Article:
Frank Sinatra discography
American vocalist Frank Sinatra has recorded 59 studio albums and 297 singles in his solo career, spanning 53 years. Sinatra signed with Columbia Records in 1943. Sinatra would achieve greater success with Capitol and Reprise Records, the former of which he released his final two albums on—Duets and Duets II. Eight compilation albums under Sinatra's name were released in his lifetime, with more albums released following his death in 1998. Columbia Records introduced the LP album on June 21, 1948. Sinatra's Capitol studio albums were released on Concepts in 1992, the bulk of his Capitol recordings released on the 1998 album The Capitol Years. Notes 1957 Frankie and Tommy 1988 All Time Greatest Hits, Vols. 1-4 1994 The Song Is You 1996 Frank Sinatra & Tommy Dorsey - Greatest Hits 1998 Frank Sinatra & the Tommy Dorsey Orchestra 2005 The Essential Frank Sinatra with the Tommy Dorsey Orchestra 1953 Get Happy! 1955 Frankie 1955 The Voice 1956 That Old Feeling 1957 Adventures of the Heart 1957 Christmas Dreaming 1958 Love Is a Kick 1958 The Broadway Kick 1958 Put Your Dreams Away 1958 The Frank Sinatra Story in Music 1959 Come Back to Sorrento 1966 Greatest Hits: The Early Years 1966 Greatest Hits: The Early Years Volume Two 1968 Someone to Watch Over Me 1968 In Hollywood 1943-1949 1972 In The Beginning: 1943 To 1951 1986 The Voice: The Columbia Years 1987 Hello Young Lovers 1988 Sinatra Rarities: The Columbia Years 1993 The Columbia Years 1943-1952: The Complete Recordings 1994 The Columbia Years 1943–1952: The V-Discs 1994 The Essence of Frank Sinatra 1995 16 Most Requested Songs 1995 The Complete Recordings Nineteen Thirty-Nine 1995 I've Got a Crush on You 1996 Sinatra Sings Rodgers and Hammerstein 1997 Frank Sinatra Sings His Greatest Hits 1997 Portrait of Sinatra: Columbia Classics 1998 The Best of the Columbia Years: 1943-1952 2000 Super Hits 2001 Love Songs 2003 The Essential Frank Sinatra: The Columbia Years 2003 The Real Complete Columbia Years V-Discs 2003 Sinatra Sings Cole Porter 2003 Sinatra Sings George Gershwin 2007 A Voice in Time: 1939-1952 2009 From the Heart 2015 A Voice on Air 1935-1955 1954 Songs For Young Lovers 1954 Swing Easy!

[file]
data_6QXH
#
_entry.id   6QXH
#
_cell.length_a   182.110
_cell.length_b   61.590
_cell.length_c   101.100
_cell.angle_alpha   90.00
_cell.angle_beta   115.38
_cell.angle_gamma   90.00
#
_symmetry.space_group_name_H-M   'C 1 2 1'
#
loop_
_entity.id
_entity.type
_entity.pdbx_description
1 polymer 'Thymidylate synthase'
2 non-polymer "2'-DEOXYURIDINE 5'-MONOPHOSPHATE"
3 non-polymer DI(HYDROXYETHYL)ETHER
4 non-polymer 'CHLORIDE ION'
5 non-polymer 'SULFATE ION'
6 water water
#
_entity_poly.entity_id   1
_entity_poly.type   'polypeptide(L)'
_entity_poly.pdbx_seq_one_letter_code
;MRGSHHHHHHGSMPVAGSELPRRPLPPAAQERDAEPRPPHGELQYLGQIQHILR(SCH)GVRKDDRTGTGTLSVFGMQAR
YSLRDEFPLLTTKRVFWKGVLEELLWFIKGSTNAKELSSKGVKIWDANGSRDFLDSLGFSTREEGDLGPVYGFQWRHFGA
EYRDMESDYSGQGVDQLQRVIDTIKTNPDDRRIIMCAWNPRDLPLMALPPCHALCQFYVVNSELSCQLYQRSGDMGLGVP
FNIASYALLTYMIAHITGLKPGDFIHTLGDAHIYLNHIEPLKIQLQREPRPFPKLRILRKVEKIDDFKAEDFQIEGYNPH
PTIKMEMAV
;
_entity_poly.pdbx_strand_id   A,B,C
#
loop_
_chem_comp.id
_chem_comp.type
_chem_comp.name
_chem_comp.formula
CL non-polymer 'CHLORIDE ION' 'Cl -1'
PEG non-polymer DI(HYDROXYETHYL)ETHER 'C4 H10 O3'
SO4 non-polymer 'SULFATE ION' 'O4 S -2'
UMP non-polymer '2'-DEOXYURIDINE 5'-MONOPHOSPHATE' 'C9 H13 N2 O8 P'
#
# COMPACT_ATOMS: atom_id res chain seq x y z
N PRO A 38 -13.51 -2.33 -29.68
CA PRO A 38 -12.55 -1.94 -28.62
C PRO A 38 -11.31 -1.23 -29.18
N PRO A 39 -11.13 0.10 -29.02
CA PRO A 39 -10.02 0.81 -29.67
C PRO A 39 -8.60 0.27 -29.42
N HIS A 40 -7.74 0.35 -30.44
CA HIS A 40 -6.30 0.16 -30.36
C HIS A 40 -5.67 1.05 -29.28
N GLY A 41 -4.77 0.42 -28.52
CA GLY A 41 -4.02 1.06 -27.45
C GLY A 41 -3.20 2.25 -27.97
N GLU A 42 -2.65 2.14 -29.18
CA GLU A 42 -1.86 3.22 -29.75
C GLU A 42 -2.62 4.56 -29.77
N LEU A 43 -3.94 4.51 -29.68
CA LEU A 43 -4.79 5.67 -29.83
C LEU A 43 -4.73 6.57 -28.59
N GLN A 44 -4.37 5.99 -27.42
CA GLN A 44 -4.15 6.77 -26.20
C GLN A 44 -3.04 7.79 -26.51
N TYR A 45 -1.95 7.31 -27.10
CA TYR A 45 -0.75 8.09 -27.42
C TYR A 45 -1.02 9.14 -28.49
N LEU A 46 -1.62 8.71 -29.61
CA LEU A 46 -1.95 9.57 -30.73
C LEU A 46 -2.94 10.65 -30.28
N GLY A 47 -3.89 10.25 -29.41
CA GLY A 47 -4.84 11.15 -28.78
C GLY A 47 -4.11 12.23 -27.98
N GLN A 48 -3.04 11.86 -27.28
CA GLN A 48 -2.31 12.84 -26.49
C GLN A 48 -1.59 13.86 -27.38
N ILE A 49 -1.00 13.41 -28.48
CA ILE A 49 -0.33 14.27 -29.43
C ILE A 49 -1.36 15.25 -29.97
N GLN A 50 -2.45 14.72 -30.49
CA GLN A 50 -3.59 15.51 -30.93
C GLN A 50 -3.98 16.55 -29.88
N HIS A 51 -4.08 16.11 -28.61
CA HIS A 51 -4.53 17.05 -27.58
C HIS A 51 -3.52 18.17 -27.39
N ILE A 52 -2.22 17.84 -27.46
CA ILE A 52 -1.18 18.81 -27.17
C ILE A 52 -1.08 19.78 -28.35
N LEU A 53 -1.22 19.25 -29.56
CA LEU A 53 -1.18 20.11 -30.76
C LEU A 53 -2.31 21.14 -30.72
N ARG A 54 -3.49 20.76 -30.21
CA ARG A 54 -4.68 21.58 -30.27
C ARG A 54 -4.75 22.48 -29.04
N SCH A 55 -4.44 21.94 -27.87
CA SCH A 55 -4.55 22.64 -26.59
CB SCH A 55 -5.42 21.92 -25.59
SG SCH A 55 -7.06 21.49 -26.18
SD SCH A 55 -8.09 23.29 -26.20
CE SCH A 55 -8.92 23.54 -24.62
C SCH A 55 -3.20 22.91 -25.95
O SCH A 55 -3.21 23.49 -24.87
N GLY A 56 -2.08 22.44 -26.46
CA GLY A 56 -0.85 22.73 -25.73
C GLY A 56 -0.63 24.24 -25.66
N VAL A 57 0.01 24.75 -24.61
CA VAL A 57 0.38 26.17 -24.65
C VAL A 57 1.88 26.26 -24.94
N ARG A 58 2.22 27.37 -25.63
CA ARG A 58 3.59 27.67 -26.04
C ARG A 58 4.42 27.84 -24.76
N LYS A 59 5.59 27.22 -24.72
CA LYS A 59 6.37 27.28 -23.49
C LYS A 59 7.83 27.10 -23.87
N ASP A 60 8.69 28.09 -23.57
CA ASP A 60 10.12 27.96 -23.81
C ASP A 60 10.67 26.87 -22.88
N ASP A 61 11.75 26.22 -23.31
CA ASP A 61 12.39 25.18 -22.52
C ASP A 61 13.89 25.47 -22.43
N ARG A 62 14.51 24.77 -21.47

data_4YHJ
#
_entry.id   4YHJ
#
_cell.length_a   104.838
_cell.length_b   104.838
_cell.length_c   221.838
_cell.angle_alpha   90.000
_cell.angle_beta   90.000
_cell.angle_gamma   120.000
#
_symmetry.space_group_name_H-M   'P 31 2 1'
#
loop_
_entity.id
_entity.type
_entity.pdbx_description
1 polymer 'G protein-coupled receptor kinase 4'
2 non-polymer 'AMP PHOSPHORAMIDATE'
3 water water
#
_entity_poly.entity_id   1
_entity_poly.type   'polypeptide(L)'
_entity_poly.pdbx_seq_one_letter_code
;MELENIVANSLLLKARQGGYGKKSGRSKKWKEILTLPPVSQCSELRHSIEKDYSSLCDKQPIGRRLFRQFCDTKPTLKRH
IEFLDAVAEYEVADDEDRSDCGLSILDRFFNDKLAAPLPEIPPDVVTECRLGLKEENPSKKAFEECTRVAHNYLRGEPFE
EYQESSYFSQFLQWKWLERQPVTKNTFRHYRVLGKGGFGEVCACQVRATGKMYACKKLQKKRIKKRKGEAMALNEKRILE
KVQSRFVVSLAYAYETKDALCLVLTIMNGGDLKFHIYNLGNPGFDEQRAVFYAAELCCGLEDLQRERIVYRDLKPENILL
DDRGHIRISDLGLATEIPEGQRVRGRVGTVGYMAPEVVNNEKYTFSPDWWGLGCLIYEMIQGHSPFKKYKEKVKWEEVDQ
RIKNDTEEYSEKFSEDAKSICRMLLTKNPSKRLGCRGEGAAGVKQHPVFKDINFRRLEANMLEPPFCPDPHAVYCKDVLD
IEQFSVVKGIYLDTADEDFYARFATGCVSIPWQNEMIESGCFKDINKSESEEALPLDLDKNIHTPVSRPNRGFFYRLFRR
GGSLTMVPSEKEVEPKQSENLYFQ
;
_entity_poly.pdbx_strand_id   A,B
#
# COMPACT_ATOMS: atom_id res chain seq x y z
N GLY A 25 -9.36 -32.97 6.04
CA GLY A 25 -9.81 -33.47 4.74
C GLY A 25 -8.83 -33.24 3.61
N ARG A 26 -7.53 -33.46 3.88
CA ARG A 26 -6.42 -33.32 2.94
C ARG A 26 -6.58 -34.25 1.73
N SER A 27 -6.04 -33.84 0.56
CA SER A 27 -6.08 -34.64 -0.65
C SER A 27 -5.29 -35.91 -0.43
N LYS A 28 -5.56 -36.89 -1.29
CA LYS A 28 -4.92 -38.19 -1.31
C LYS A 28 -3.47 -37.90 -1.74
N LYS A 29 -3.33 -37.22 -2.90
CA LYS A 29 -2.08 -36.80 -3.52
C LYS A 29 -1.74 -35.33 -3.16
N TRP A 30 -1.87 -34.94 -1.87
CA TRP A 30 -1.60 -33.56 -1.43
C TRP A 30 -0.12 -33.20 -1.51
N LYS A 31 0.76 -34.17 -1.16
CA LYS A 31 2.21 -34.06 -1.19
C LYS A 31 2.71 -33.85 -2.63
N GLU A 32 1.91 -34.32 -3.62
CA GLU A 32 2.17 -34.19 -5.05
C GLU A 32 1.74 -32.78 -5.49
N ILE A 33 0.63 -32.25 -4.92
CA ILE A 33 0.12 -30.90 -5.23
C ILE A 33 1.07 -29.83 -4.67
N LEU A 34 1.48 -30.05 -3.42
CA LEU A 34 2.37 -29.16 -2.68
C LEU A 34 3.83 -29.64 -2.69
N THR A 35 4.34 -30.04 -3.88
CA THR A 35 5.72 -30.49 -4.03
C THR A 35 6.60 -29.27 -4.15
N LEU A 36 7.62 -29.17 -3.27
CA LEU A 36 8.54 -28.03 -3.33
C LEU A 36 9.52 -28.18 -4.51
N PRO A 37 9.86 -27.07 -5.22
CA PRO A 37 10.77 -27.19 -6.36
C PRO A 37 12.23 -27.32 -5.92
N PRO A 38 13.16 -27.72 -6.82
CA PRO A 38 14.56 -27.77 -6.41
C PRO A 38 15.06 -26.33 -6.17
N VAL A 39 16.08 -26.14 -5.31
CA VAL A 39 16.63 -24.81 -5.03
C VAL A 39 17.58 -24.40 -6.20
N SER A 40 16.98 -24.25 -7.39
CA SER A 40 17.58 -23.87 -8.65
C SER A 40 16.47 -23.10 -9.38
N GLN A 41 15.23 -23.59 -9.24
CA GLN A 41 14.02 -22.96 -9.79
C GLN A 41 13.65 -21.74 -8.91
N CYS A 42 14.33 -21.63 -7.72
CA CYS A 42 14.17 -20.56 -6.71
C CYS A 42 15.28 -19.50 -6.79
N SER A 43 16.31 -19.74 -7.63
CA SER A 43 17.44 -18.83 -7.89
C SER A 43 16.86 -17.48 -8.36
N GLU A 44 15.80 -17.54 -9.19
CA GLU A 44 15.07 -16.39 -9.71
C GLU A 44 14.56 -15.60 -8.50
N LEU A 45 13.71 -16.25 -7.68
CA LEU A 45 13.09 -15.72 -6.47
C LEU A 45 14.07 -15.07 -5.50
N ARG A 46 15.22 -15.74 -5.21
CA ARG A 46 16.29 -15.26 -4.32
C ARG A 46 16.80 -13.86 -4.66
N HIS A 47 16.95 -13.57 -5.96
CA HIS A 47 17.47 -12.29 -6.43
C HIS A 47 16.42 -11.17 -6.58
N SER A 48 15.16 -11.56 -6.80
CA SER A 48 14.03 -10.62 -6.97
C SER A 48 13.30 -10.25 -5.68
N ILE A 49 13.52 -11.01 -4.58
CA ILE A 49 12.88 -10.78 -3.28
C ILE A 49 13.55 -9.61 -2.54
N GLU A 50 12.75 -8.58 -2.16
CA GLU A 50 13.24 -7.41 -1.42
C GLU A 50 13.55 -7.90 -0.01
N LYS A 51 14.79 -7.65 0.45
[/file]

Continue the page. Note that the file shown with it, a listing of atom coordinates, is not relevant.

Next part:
1955 In The Wee Small Hours 1956 Songs for Swingin' Lovers 1956 This Is Sinatra! 1957 Close To You And More 1957 A Swingin' Affair! 1957 Where Are You? 1957 A Jolly Christmas from Frank Sinatra 1958 This Is Sinatra Volume 2 1958 Come Fly With Me 1958 Frank Sinatra Sings For Only The Lonely 1959 Look to Your Heart 1959 Come Dance With Me 1959 No One Cares 1960 Nice'N' Easy 1961 Come Swing With Me! 1961 Point Of No Return 1961 Look Over Your Shoulder 1961 All the Way 1962 The Great Years 1962 Sinatra Sings...of Love and Things 1963 Sinatra Sings the Select Johnny Mercer 1963 Sings Rodgers and Hart 1963 Tell Her You Love Her 1964 The Great Hits of Frank Sinatra 1965 Sings the Select Cole Porter 1966 Forever Frank 1967 Nevertheless I'm in Love With You 1967 Songs for the Young at Heart 1967 The Nearness of You 1967 Try a Little Tenderness 1968 The Best Of Frank Sinatra 1972 The Cole Porter Songbook 1972 The Great Years 1974 One More for the Road 1974 Round # 1 1987 The Frank Sinatra Collection 1988 Screen Sinatra 1989 The Capitol Collectors Series 1990 The Capitol Years 1992 Concepts 1992 The Best of the Capitol Years 1995 Sinatra 80th: All the Best 1996 The Complete Capitol Singles Collection 1998 The Capitol Years 2000 Classic Sinatra: His Greatest Performances 1953-1960 2002 Classic Duets 2004 The Platinum Collection 2007 Romance: Songs From the Heart 2008 Sinatra at the Movies 2009 Classic Sinatra II 2011 Sinatra: Best of the Best 2015 Ultimate Sinatra 1963 The Concert Sinatra 1964 Frank Sinatra, Count Basie - It Might as Well be Swing 1965 Sinatra'65: The Singer Today 1965 A Man and His Music 1965 My Kind of Broadway 1965 September of My Years 1966 A Man and His Music: The Frank Sinatra CBS Television Special 1967 Francis Albert Sinatra & Antonio Carlos Jobim 1968 Frank Sinatra's Greatest Hits 1972 Frank Sinatra's Greatest Hits, Vol. 2 1977 Portrait of Sinatra - Forty Songs from the Life of a Man 1979 Sinatra-Jobim Sessions 1983 New York New York: His Greatest Hits 1990 The Reprise Collection 1991 Sinatra Reprise: The Very Good Years 1992 Sinatra: Soundtrack To The CBS Mini-Series 1994 The Sinatra Christmas Album 1995 The Complete Reprise Studio Recordings 1996 Everything Happens to Me 1997 The Very Best of Frank Sinatra 1997 My Way: The Best of Frank Sinatra 1998 Lucky Numbers 2000 Reprise Musical Repertory Theatre 2002 Frank Sinatra in Hollywood 1940-1964 2002 Greatest Love Songs 2004 Frank Sinatra Christmas Collection 2004 Romance 2008 Nothing but the Best 2010 The Reprise Years 1995 Christmas Through the Years 2009 Seduction: Sinatra Sings of Love 2008 Frank Sinatra's Greatest Hits 2010 Frank Sinatra: Concert Collection 1993 Frank Sinatra, Dean Martin, Sammy Davis Jr: Rat Pack is Back A Jazz Portrait of Frank Sinatra by Oscar Peterson Very Sinatra by Ruby Braff Perfectly Frank by Tony Bennett Voices in Standard by The Four F